• At the beginning of a series of SRE lessons the class will discuss and agree ground rules. Confidentiality will be raised during this discussion and pupils will be informed of the limits of confidentiality that can be guaranteed by a teacher. Pupils will also be told about confidential sexual health services that can be accessed by young people in the area and informed that young people under 16 can receive confidential advice and services from health providers, including the school nurse. Teachers will not give health-care advice but can refer young people to appropriate health services without breaching confidentiality.
  • Teachers and other staff may be party to sensitive information about pupils. All staff have a clear understanding of child protection procedures and of their duty to safeguard and promote the welfare of children and have regular training on this issue. If this person believes that a child is at risk or in danger, or has concerns regarding any matter relating to safeguarding or Child Protection then s/he will talk to the Child Protection Officer who will confer with the Principal before any decision is made. The child concerned will be informed that the referral has taken place and the reasons why. The teacher will support the child throughout the process. For more details please refer to the school’s safeguarding policy.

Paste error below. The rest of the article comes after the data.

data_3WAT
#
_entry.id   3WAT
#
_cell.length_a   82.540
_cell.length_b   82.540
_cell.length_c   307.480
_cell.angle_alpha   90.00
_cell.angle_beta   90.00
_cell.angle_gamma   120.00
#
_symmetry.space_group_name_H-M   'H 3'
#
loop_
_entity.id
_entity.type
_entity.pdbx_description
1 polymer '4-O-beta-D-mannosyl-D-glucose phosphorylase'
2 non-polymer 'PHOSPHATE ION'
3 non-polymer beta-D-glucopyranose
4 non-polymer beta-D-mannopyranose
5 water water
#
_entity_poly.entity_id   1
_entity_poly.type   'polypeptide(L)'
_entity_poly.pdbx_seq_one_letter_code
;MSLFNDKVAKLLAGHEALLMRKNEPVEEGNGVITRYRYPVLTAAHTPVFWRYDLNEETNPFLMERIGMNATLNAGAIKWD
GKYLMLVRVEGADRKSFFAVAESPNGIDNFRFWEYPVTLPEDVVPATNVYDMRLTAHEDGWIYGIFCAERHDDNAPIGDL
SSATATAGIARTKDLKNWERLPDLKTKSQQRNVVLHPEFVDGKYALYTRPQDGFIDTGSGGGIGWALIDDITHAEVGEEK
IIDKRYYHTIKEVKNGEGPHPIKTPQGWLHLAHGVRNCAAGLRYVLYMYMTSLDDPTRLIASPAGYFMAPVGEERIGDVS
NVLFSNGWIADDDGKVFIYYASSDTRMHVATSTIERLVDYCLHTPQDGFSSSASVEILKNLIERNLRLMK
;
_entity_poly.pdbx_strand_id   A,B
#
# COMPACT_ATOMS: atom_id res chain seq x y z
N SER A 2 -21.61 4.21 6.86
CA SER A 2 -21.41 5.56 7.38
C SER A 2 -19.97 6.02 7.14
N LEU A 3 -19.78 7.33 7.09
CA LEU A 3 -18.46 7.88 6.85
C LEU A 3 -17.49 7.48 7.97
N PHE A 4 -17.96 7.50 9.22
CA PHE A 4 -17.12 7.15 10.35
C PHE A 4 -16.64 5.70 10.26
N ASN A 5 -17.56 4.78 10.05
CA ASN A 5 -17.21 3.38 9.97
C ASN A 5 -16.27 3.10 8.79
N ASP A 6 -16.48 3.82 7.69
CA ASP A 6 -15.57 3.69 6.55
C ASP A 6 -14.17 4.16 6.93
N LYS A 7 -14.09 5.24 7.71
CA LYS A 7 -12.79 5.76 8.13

Self-Evaluation

Pupil progress throughout the year will be monitored by the review of written work and verbal contribution throughout lessons and progress monitored by the Head of Year. There will be self-assessment tasks throughout the drop down days that will confirm students’ understanding of the topic.

The teaching of SRE will be monitored through informal drop-ins throughout. Pupil feedback will be gathered through a pupil survey after the event to ensure it meets the changing needs of young people and reflects the views and values of the school community.

This policy will be put to Governors for approval, review and ratification every two years. It is available to download here: Sex and Relationships Policy.pdf